This article was originally published on TheStreet.com on June 5th, 2014 at 2:03pm EST
Back in March we posted an article here about how Linn Energy (LINE) was “walking the line” of risk versus reward. At the time we were reading one negative headline after another about Linn, though most of the information stemmed from 2013 accusations by Hedgeye’s Kevin Kaiser about Linn’s financials. These accusations were later deemed to be meritless.
A little over a year ago Hedgeye made a case against Linn’s accounting methods. After an SEC investigation, they contended, Linn’s $4.9 billion and immediately accretive acquisition of Berry Petroleum would be at risk. The stock promptly fell from nearly $40 to the low 20s. It gradually recovered up to about $33 early this year when Barron’s came out with a bearish article, leveraging Hedgeye’s research to conclude that Linn was still overvalued. Barron’s argued that the then-still-ongoing SEC investigation would almost certainly turn up something fishy about how Linn was calculating its distributable cash flow (from which it pays out distributions). The stock fell once more, from $33 to about $27.
The Berry acquisition has since been completed after the SEC gave Linn a clean bill of health from an accounting standpoint, and the stock has stabilized. The question now becomes — how much of the Hedgeye- and Barron’s-induced drop, if any, was warranted?
From the technicals illustrated below, we can see a bullish pattern finally emerging for Linn as its shorter-term moving averages cross above its longer-term moving average:
At the time of our previous publication in March, Linn was trading right at $29 — as of this moment it is getting close to $30, a move of about 3% in price. But don’t forget we have also been collecting nearly 1% per month in distributions. Let’s call it a 5% total return. Not particularly exciting but in line with the 4% return from the S&P 500 over the same period. What looks to be a fairly strong floor may have formed for Linn’s shares.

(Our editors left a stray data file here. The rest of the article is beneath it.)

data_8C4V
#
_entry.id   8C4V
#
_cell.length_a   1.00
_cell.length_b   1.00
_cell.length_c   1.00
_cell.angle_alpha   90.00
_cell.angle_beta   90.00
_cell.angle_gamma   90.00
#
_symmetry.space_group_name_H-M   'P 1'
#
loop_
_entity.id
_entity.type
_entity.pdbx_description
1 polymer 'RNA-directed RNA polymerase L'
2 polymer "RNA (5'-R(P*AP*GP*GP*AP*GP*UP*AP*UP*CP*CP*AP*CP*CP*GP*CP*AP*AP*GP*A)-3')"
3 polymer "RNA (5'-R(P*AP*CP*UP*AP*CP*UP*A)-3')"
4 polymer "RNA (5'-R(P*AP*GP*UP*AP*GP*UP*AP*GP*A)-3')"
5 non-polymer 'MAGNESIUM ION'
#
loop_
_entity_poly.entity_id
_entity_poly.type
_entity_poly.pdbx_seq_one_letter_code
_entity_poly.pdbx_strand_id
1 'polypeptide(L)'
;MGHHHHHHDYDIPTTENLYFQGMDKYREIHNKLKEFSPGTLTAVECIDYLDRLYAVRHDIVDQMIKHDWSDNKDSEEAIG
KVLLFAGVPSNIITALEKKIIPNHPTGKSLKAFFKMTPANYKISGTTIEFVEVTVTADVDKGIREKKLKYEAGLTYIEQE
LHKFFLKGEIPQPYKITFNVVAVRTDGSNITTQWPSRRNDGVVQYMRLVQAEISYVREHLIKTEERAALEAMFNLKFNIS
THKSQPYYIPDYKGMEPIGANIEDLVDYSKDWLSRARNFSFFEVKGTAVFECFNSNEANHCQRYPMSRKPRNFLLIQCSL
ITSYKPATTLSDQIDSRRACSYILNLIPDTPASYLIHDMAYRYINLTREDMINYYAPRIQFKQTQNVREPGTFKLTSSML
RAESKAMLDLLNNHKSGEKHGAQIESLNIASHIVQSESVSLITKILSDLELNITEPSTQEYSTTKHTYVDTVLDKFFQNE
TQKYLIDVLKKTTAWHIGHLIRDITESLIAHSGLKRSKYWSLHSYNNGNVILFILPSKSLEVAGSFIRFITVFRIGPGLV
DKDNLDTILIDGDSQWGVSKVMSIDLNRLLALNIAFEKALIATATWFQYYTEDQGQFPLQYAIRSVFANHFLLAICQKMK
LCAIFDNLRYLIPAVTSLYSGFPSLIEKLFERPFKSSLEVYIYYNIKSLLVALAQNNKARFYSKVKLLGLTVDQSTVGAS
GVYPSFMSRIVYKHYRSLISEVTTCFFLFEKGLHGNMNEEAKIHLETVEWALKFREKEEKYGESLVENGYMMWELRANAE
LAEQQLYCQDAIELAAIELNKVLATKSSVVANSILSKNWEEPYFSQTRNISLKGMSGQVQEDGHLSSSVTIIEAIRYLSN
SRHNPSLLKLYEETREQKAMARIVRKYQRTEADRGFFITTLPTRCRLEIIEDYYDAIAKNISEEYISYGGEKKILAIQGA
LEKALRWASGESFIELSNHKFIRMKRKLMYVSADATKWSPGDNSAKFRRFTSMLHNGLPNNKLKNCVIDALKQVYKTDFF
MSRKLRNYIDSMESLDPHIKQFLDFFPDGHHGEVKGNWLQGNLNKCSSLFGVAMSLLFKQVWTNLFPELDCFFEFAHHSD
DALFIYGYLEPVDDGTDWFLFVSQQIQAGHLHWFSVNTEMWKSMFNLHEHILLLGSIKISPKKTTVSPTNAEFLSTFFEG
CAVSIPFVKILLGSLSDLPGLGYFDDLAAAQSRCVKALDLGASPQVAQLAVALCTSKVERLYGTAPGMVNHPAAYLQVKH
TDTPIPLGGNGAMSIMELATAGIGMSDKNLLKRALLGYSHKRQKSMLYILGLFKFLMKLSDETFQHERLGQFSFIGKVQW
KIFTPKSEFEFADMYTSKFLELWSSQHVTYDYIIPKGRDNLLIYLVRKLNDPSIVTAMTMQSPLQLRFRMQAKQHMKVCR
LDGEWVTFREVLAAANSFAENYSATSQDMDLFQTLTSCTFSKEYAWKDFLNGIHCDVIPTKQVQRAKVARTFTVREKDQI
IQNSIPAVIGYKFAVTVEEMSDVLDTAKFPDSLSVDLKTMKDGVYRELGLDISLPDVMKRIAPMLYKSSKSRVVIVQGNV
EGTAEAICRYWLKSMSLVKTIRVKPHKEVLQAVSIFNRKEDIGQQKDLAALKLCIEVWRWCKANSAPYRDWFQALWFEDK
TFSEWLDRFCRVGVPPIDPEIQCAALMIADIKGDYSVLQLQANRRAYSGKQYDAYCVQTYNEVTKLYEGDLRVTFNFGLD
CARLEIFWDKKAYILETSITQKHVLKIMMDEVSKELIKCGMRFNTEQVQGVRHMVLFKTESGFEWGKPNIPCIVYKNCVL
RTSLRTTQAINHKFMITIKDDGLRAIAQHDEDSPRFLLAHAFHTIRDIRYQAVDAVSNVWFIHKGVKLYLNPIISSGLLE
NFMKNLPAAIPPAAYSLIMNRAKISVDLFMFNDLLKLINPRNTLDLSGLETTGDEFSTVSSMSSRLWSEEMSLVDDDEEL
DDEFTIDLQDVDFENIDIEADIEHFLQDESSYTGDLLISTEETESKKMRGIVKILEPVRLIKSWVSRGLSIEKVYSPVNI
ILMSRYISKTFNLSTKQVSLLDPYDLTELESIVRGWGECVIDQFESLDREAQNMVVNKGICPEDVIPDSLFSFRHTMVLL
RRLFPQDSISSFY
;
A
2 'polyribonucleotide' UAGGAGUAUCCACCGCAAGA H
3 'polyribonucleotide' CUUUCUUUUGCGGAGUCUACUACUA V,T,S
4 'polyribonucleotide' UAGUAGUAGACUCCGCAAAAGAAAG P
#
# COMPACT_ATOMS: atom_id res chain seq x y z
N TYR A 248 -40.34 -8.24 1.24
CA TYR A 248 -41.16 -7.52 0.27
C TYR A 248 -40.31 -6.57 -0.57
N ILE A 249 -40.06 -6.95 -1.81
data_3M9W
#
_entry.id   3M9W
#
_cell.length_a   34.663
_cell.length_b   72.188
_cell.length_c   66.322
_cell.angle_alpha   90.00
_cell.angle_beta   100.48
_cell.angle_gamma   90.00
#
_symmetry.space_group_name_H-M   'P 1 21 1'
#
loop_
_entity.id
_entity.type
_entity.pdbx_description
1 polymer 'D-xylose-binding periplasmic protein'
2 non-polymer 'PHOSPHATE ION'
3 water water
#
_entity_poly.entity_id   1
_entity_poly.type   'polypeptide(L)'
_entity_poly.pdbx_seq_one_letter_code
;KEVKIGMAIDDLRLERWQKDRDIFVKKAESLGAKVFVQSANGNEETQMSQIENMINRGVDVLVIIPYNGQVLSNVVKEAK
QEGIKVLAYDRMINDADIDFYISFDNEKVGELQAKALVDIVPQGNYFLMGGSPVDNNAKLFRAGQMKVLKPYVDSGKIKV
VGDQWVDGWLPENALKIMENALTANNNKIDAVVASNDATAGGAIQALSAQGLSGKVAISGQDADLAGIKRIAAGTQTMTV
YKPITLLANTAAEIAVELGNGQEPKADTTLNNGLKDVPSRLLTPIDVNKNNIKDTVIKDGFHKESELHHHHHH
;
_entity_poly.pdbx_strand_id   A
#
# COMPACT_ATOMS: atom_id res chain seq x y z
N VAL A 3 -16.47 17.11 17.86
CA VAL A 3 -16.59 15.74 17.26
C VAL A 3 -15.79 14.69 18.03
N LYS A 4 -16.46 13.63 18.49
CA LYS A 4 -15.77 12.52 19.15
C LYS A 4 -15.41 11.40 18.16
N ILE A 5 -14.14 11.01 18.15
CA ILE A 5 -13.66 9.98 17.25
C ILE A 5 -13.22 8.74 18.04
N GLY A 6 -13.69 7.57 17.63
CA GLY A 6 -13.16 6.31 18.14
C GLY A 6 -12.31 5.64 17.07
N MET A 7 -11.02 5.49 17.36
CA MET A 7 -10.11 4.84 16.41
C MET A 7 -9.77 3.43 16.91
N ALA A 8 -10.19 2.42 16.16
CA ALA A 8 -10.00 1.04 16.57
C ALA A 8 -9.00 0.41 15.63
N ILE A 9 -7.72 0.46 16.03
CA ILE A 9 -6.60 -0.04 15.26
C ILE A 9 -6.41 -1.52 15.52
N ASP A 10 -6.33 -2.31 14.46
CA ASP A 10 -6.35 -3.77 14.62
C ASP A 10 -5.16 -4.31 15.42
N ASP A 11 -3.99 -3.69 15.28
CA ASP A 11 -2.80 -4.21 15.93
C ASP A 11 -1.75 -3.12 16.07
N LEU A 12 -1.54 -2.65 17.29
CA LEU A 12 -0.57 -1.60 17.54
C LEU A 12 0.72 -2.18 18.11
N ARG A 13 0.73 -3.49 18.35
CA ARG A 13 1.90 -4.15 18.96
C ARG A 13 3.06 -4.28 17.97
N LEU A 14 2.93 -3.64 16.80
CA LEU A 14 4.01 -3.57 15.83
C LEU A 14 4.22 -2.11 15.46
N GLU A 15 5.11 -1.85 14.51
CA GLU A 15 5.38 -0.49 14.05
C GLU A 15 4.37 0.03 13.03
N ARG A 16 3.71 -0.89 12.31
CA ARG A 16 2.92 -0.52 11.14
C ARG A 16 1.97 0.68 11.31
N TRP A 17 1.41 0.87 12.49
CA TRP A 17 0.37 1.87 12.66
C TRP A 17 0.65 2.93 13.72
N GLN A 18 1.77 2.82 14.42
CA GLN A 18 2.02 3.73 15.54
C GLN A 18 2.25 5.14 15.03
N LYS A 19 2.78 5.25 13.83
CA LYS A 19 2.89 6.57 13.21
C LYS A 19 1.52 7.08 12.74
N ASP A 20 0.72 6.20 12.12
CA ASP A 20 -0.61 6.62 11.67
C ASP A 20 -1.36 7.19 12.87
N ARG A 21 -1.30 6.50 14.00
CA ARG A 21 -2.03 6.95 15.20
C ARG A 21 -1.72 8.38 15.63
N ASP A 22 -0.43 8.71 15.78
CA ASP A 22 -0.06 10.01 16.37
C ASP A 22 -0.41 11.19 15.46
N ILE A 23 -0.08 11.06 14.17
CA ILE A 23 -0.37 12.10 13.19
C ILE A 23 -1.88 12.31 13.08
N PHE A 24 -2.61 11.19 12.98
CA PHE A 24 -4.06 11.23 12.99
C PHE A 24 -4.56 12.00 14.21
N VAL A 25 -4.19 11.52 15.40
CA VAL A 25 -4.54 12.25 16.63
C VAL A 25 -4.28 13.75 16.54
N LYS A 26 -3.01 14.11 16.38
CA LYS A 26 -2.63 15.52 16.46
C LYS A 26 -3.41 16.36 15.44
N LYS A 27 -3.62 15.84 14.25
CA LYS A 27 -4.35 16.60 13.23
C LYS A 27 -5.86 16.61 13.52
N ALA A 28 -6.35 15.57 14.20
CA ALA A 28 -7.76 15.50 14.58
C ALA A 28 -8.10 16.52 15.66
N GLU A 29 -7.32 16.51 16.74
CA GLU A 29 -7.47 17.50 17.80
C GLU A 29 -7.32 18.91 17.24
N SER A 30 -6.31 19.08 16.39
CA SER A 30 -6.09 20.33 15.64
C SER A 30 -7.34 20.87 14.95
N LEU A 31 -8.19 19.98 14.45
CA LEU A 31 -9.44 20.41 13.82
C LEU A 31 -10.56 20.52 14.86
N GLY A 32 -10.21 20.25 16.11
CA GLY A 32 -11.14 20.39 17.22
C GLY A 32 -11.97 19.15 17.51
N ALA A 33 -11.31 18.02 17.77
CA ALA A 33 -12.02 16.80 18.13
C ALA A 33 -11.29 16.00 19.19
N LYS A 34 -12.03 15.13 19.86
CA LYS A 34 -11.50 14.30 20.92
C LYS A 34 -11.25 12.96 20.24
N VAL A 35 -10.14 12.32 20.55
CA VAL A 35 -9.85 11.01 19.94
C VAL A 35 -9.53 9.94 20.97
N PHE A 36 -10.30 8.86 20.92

Below you can see the behavior — both yield and price — for Linn Energy over the past three years. Appetite for LINE’s beefy, double-digit distribution is likely to put downward pressure on its yield (and upward pressure on price) as it has in the past.
As Linn’s price has dropped last year, the corresponding spike in yield (pictured above) was fairly dramatic, since their distribution remained intact. Provided there is no immediate threat to Linn’s distribution — which hasn’t been cut since they went public in 2006, in fact it has nearly doubled — it seems there is a limit to how inexpensive their shares may get. In additional support for the bottom being in for Linn, just two weeks ago they completed an asset swap with ExxonMobil (XOM) that improved Linn’s cash flow without issuing any new debt or equity.
Yield me this
Generally speaking, an MLP trades based on the spread between its distribution yield and the yield on the 10-year Treasury. That spread will differ from MLP to MLP, as each company carries unique risks for which an investor must be compensated. Among others these include: a) The sustainability of its distribution; b) Amount and cost of the company’s debt load; c) Diversification and quality of the MLP’s assets; and d) Forward-looking interest rate expectations. In the case of Linn, that spread is north of 7% (700bps) today, historically high for its shares.
Now that the patient is stabilized, our view is that there is a good deal of room for that spread to shrink — a 700bps spread implies an enormous amount of risk. There are three ways this can happen: 1) The 10-year Treasury yield could spike, 2) LINE could cut its distribution, or 3) An upward move in the stock price, whereby LINE’s effective yield would come down. I think option 3 is the most likely.
If the spread were to narrow from 7% to 5%, for instance, the implied price of LINE units is about $36. That’s 20% higher than today’s price. Along with a 10% current yield, the total return opportunity remains quite attractive.
We think it’s worth walking the LINE…
Adam B. Scott
Argyle Capital Partners, LLC
10100 Santa Monica Blvd, #300
Los Angeles, CA 90067
(310) 772-2201 – Main
Adam Scott’s profile on TheStreet.com can be found here.